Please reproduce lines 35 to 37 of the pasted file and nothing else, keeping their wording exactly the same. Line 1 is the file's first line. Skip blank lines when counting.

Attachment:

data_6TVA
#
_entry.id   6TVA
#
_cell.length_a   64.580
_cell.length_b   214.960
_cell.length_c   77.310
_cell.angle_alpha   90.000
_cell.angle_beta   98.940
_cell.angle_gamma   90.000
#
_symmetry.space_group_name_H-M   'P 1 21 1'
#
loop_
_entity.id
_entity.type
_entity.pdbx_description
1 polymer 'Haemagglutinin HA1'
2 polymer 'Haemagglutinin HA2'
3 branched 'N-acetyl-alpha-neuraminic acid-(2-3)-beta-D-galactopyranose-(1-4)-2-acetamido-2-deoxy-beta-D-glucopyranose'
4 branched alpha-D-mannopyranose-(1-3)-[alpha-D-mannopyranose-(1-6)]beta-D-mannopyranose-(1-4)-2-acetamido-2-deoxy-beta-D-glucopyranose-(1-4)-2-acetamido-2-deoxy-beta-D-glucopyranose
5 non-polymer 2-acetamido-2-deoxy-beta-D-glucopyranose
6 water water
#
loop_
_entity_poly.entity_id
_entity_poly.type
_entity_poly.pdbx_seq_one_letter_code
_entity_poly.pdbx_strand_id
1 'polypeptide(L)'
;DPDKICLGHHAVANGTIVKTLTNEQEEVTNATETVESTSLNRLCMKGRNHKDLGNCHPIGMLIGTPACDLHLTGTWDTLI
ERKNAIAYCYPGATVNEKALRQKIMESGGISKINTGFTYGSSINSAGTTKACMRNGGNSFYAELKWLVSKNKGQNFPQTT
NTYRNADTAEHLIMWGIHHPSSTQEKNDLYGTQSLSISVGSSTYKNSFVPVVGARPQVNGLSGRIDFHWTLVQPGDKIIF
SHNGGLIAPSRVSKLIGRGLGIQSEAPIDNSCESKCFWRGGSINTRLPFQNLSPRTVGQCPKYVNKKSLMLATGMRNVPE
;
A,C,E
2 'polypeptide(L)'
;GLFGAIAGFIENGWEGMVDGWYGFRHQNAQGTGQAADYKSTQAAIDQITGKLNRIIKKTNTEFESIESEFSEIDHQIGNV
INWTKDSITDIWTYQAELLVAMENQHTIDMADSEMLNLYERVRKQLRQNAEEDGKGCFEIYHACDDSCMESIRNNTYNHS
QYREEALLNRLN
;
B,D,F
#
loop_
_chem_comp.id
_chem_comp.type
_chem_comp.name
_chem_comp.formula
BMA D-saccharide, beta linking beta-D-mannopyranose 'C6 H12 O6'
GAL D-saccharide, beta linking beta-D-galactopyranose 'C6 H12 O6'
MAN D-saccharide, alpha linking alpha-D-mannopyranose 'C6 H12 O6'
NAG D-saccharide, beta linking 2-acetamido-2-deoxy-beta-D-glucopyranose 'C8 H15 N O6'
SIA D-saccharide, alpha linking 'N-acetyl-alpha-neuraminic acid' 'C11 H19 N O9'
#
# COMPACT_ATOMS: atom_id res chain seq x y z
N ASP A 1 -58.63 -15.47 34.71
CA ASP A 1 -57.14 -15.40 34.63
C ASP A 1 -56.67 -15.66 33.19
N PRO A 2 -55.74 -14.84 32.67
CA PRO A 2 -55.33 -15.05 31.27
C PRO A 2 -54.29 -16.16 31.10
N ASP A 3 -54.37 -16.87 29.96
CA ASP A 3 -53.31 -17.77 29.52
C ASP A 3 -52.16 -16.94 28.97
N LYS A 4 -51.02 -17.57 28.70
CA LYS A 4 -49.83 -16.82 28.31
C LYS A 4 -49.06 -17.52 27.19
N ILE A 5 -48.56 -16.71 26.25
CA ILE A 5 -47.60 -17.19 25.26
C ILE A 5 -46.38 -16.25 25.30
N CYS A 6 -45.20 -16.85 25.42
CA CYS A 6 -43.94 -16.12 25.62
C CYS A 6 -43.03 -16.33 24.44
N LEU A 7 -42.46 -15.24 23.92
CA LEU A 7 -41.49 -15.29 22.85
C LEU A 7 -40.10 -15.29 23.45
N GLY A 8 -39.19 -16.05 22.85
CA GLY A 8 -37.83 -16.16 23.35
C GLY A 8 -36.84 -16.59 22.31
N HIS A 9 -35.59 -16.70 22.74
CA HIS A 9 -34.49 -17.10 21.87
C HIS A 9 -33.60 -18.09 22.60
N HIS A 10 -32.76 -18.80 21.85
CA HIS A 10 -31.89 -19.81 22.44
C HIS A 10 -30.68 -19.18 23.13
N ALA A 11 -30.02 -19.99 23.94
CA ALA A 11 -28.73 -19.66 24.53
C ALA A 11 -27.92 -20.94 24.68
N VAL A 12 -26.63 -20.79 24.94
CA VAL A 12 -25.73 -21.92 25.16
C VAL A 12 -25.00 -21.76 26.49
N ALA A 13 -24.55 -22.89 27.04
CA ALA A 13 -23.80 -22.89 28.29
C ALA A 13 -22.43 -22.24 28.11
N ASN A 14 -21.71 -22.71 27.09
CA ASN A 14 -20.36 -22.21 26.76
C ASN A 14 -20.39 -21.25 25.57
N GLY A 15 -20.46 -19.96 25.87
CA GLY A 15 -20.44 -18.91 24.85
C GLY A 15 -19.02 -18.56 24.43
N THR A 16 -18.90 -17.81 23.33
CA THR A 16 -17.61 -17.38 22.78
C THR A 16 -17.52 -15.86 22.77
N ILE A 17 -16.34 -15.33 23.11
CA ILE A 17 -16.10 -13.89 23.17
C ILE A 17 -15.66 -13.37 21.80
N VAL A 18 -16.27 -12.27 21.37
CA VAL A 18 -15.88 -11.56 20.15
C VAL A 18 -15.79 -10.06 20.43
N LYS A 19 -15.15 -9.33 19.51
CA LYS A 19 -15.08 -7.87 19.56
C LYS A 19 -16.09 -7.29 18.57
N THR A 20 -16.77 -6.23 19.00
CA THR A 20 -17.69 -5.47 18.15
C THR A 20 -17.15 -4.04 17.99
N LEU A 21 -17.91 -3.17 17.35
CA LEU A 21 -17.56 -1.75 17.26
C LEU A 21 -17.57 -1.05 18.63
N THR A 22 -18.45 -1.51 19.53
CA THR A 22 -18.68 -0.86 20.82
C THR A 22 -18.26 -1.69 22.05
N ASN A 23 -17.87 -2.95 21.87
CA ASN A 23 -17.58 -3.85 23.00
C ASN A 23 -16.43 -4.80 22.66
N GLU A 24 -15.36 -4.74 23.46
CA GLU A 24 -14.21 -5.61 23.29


;
A,C,E
2 'polypeptide(L)'